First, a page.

The Book Booth is a weekly feature at The Political Carnival, relating news, notes, and reflections from the world of books and publishing. SeattleDan, along with his wife, SeattleTammy, are operators of both an on-line bookstore, as well a brick and mortar in small town Washington State. Both have been in the book business since shortly after the Creation, or close to 6000 years now.
It is that time of year when it is quiet in the world of books. Publishers are gearing up for their Spring releases, and booksellers catch their collective breaths after what one hopes was a busy holiday season. But there is always some news and interesting tidbits to share.
For those of us recovering from perhaps too much holiday cheer comes the good news that reading helps your brain functions in all sorts of good ways.
If you haven't finished welcoming in the New Year, or want some of the hair of the dog, Flavorwire has these suggestions from literature that you may want to try.
I'd recommend drinking at home. The humiliation of drinking at a bar when you're involved in books could end up looking like this.
We have some good news for writers who would like to use Sherlock Holmes in your narratives. Sherlock, Doctor Watson and all those characters from Arthur Conan Doyle are now in the public domain.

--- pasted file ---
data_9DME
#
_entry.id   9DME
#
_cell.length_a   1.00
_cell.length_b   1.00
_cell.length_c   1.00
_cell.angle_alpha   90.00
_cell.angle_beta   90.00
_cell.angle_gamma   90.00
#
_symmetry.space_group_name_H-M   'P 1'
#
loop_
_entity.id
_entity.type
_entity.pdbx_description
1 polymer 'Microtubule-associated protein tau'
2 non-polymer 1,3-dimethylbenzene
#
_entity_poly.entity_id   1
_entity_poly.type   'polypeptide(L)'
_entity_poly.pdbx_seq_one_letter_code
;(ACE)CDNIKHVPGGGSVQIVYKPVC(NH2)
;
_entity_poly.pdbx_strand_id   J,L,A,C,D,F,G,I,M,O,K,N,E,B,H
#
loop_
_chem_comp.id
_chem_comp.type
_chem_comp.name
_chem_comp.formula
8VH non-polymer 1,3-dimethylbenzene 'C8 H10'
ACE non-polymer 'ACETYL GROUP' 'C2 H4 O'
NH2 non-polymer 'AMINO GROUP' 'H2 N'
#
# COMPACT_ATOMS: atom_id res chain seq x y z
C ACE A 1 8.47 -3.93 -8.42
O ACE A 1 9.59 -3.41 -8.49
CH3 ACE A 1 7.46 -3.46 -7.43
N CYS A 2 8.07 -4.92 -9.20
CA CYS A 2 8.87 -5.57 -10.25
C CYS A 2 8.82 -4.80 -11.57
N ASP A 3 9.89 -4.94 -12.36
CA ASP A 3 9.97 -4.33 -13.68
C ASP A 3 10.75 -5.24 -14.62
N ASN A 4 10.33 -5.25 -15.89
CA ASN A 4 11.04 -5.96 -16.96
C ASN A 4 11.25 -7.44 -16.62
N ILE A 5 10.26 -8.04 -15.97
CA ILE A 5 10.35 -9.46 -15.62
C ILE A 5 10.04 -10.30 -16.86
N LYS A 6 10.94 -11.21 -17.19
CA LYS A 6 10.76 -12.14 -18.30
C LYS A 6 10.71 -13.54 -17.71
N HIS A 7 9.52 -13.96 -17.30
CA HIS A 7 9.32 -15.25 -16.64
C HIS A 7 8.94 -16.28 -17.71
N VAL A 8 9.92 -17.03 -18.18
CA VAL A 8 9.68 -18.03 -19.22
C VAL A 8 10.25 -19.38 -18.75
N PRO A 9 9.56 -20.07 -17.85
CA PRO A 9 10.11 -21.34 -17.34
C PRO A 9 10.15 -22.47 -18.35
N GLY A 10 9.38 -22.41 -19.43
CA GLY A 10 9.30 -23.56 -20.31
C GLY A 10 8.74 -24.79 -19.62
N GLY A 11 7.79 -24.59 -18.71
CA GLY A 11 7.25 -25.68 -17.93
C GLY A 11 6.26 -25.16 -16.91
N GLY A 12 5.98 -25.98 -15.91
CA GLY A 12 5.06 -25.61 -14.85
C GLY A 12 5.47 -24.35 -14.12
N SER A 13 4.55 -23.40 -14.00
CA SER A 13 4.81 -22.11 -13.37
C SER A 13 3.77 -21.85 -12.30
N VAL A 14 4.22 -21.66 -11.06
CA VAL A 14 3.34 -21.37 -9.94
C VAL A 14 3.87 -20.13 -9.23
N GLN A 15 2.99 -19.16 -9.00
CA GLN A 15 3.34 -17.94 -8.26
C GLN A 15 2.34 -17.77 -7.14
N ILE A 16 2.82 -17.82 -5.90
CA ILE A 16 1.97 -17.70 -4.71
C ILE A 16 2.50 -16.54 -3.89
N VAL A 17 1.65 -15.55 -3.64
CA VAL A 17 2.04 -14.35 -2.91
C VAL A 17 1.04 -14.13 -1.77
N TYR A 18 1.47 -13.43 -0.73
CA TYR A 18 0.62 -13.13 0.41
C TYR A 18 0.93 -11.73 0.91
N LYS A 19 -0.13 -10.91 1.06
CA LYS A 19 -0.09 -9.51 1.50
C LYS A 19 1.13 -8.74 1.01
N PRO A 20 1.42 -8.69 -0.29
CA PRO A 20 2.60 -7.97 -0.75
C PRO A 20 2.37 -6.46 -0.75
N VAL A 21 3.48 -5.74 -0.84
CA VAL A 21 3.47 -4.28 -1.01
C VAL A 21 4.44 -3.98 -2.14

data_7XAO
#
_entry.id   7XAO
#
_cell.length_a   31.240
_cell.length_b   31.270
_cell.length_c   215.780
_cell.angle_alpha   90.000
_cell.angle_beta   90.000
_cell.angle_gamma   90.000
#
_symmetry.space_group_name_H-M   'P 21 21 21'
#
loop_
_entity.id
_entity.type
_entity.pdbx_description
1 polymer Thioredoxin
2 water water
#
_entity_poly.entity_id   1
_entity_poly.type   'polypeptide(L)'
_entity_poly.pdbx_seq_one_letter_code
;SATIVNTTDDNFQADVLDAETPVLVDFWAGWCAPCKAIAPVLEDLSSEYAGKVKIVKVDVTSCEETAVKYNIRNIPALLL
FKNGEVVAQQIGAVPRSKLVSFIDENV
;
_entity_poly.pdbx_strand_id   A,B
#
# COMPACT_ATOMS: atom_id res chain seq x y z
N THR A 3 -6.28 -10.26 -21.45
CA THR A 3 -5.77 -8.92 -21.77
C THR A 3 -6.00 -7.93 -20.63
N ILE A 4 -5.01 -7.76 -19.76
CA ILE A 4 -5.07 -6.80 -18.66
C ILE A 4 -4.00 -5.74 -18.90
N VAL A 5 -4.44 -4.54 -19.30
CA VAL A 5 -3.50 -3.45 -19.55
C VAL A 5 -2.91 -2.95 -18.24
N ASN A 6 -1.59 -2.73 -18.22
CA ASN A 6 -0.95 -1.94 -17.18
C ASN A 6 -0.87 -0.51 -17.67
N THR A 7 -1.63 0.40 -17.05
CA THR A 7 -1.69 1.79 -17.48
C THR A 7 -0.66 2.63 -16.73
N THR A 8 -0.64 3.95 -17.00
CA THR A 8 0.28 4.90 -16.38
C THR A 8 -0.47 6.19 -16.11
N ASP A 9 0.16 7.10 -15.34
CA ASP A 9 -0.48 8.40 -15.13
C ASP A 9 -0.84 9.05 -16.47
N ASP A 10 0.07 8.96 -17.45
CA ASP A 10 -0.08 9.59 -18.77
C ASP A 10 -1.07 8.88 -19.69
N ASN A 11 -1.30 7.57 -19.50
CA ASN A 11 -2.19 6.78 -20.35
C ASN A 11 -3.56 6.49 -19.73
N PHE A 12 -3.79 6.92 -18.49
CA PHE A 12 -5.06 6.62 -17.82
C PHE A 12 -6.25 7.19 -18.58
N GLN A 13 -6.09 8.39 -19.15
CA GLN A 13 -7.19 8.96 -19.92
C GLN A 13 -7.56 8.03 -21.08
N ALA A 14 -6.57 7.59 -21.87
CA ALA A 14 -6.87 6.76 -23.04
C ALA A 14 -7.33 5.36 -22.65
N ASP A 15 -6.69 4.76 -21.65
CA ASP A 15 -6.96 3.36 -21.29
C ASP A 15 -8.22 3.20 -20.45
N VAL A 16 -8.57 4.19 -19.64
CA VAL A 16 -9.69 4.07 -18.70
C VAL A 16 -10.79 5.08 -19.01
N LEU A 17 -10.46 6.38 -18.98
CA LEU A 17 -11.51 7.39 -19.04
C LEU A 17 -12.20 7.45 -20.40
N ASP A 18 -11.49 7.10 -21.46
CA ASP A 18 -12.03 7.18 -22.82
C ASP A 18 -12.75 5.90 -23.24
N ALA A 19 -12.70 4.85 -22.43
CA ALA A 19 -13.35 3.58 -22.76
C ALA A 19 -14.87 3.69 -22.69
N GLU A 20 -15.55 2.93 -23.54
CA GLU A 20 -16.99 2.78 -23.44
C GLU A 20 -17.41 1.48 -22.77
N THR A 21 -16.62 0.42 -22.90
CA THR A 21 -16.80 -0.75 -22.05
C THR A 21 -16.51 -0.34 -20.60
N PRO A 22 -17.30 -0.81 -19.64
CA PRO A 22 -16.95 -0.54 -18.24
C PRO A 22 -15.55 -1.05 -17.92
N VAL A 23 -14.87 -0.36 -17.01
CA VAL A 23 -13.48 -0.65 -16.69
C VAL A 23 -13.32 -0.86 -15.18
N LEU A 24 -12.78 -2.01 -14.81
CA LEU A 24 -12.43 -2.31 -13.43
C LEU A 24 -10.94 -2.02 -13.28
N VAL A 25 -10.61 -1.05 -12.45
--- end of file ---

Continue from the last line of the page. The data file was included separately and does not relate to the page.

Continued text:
Then there are writers who suffer from writers block or need to think some aspects of their works-in-progress through and end up doodling. Among these writers are those given to self-portraiture. Brainpickings offers some examples here.
Oh, the trials and tribulations of working in a bookstore. Author and bookseller Susan Coll had this funny piece in the Washington Post and it reminded me of the days when I'd be asked for a book by a customer who neither knew the title or the author, but could tell me it was yellow; or the elderly lady who wanted me to shape the gift wrap ribbon into a cute dog.
Places and homes often function as characters in fiction. Manderlay. Wuthering Heights. Shortlist came up with this very useful floor plan guide for some of the more classic homes in literature.
Before we bid 2013 a fond adieu, ABEBooks handy review of the past year, complete with dust jacket art.
Often lost in the shuffle of the books published during the course of the year are those works translated into English. Juan Vidal shared three such works at NPR that look terrific and worth your time pursuing.
And finally at NPR station KUOW in Seattle comes these recommendations from librarian extraordinaire Nancy Pearl. From her short list here, I sought out Kevin Jackson's Constellation of Genius: 1922 Modernism Year One and so far, it is a great read and literary history.
Have a most pleasant weekend. Enjoy some fine books and let us know what books you are enjoying!